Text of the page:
South Korea and the United States commenced their largest joint military exercises in five years on Monday, despite warnings from North Korea that such drills could be considered a "declaration of war." The exercises will run for not less than two weeks and focus on enhancing the allies' defensive readiness against any possible aggression.
To simulate precision strikes on important infrastructure in North Korea, the Seoul military and the Washington special forces have been holding "Teak Knife" military drills, which were announced this month in a rare move by the Seoul military.
U.S. and South Korean military exercises, codenamed Freedom Shield, are set to begin on Monday and extend for at least ten days, with the focus being on the "changing security environment" caused by North Korea's renewed hostility.
Given that this Freedom Shield exercise is the first to take place after that development, it "will be very different - both qualitatively and quantitatively - from previous joint exercises that took place in recent years."
In response to these drills, North Korea has justified its nuclear and missile programs on the grounds that they are necessary for self-defense.
The U.S. and South Korea maintain strong military ties, with regular joint exercises aimed at strengthening their defensive capabilities. The two countries signed a mutual defense treaty in 1953, following the Korean War, and the U.S. maintains a significant military presence in South Korea, with around 28,500 troops stationed in the country.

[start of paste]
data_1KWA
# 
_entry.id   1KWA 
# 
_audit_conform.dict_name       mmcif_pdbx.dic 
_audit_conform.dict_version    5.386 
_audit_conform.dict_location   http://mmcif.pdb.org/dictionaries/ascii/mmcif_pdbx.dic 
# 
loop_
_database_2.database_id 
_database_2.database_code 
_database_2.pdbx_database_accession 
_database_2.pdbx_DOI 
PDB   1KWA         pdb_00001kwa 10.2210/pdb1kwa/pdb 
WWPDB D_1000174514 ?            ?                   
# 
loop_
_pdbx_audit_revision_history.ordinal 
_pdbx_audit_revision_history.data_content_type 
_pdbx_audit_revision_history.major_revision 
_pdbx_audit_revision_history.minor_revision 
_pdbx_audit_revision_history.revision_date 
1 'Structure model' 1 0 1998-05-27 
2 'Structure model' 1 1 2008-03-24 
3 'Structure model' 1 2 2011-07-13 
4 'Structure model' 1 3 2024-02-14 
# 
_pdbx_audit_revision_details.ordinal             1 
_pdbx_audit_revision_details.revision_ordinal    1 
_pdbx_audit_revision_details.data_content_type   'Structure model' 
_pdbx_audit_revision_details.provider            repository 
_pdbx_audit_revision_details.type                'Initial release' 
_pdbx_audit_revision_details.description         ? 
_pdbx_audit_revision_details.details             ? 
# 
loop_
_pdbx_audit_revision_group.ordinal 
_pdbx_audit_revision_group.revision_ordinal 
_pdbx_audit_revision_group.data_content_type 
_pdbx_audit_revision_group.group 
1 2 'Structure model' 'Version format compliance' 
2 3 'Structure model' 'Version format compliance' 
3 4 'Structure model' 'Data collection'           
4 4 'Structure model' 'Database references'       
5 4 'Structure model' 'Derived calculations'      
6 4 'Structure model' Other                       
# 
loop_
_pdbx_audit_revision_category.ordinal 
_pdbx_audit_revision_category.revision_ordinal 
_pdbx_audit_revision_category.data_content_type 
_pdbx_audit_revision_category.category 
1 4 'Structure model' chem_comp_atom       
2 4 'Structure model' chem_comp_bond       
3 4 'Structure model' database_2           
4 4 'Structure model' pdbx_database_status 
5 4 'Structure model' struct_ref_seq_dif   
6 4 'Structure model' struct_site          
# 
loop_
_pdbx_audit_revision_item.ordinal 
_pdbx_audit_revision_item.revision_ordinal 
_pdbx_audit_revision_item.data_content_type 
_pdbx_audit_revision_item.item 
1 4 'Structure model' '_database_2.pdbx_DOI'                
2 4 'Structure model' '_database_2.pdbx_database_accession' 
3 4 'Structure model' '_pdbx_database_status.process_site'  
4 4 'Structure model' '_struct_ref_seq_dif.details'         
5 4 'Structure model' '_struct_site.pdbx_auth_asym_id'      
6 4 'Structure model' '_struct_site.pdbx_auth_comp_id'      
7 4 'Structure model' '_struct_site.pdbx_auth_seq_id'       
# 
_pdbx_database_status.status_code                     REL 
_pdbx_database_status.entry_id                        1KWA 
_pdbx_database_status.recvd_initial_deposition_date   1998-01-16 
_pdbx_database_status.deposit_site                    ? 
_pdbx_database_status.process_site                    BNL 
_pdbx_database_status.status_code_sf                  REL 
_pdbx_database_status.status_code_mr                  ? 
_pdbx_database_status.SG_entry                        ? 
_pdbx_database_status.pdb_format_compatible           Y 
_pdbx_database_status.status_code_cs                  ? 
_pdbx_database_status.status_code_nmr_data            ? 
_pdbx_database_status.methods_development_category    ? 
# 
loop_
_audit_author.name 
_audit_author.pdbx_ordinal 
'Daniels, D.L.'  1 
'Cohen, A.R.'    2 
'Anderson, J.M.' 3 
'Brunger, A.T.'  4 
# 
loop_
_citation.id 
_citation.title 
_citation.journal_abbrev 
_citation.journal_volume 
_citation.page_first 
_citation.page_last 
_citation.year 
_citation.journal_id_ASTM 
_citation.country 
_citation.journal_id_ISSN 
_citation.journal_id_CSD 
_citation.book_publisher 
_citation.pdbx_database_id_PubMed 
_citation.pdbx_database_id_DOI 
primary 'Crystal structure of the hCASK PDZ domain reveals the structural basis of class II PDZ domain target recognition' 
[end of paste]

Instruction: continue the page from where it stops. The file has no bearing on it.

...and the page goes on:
The allies conduct various joint military exercises throughout the year, ranging from small-scale drills to larger-scale operations, as part of their efforts to deter potential aggression from North Korea. However, these exercises have sometimes drawn criticism from North Korea, which sees them as provocative and a threat to its security.
Despite this, the U.S. and South Korea have remained committed to their military alliance, which is seen as a cornerstone of regional security in East Asia.
Over the weekend, North Korea fired two "strategic cruise missiles" from a submarine in waters off its east coast, the official KCNA news agency reported Monday.
Last year, the North declared itself an "irreversible" nuclear power and fired a record-breaking number of missiles, with leader Kim Jong Un last week ordering his military to intensify drills to prepare for a "real war".
North Korea has developed a significant nuclear weapons program, which it has been actively pursuing for several decades. The country conducted its first nuclear test in 2006 and has since conducted several more, with the most recent taking place in September 2017.